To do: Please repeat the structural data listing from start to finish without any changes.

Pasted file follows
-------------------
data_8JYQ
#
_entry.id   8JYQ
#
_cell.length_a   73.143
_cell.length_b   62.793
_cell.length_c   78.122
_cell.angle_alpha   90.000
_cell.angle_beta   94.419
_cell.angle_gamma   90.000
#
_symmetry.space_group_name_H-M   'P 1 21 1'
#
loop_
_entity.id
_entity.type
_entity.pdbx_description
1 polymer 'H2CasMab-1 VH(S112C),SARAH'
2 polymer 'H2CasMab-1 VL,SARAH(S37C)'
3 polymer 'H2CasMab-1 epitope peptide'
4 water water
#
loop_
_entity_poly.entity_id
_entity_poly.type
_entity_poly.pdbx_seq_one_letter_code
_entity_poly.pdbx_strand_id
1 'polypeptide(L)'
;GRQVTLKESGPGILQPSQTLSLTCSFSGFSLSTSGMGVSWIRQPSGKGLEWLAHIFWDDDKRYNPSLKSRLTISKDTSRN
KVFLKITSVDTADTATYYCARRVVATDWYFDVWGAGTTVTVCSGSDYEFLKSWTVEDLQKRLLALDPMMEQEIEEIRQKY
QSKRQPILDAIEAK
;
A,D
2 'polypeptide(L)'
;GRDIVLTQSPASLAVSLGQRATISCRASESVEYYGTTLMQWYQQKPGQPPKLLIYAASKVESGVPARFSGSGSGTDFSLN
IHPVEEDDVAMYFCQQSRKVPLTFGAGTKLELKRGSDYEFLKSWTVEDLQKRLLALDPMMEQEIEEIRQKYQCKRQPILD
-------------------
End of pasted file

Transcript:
data_8JYQ
#
_entry.id   8JYQ
#
_cell.length_a   73.143
_cell.length_b   62.793
_cell.length_c   78.122
_cell.angle_alpha   90.000
_cell.angle_beta   94.419
_cell.angle_gamma   90.000
#
_symmetry.space_group_name_H-M   'P 1 21 1'
#
loop_
_entity.id
_entity.type
_entity.pdbx_description
1 polymer 'H2CasMab-1 VH(S112C),SARAH'
2 polymer 'H2CasMab-1 VL,SARAH(S37C)'
3 polymer 'H2CasMab-1 epitope peptide'
4 water water
#
loop_
_entity_poly.entity_id
_entity_poly.type
_entity_poly.pdbx_seq_one_letter_code
_entity_poly.pdbx_strand_id
1 'polypeptide(L)'
;GRQVTLKESGPGILQPSQTLSLTCSFSGFSLSTSGMGVSWIRQPSGKGLEWLAHIFWDDDKRYNPSLKSRLTISKDTSRN
KVFLKITSVDTADTATYYCARRVVATDWYFDVWGAGTTVTVCSGSDYEFLKSWTVEDLQKRLLALDPMMEQEIEEIRQKY
QSKRQPILDAIEAK
;
A,D
2 'polypeptide(L)'
;GRDIVLTQSPASLAVSLGQRATISCRASESVEYYGTTLMQWYQQKPGQPPKLLIYAASKVESGVPARFSGSGSGTDFSLN
IHPVEEDDVAMYFCQQSRKVPLTFGAGTKLELKRGSDYEFLKSWTVEDLQKRLLALDPMMEQEIEEIRQKYQCKRQPILD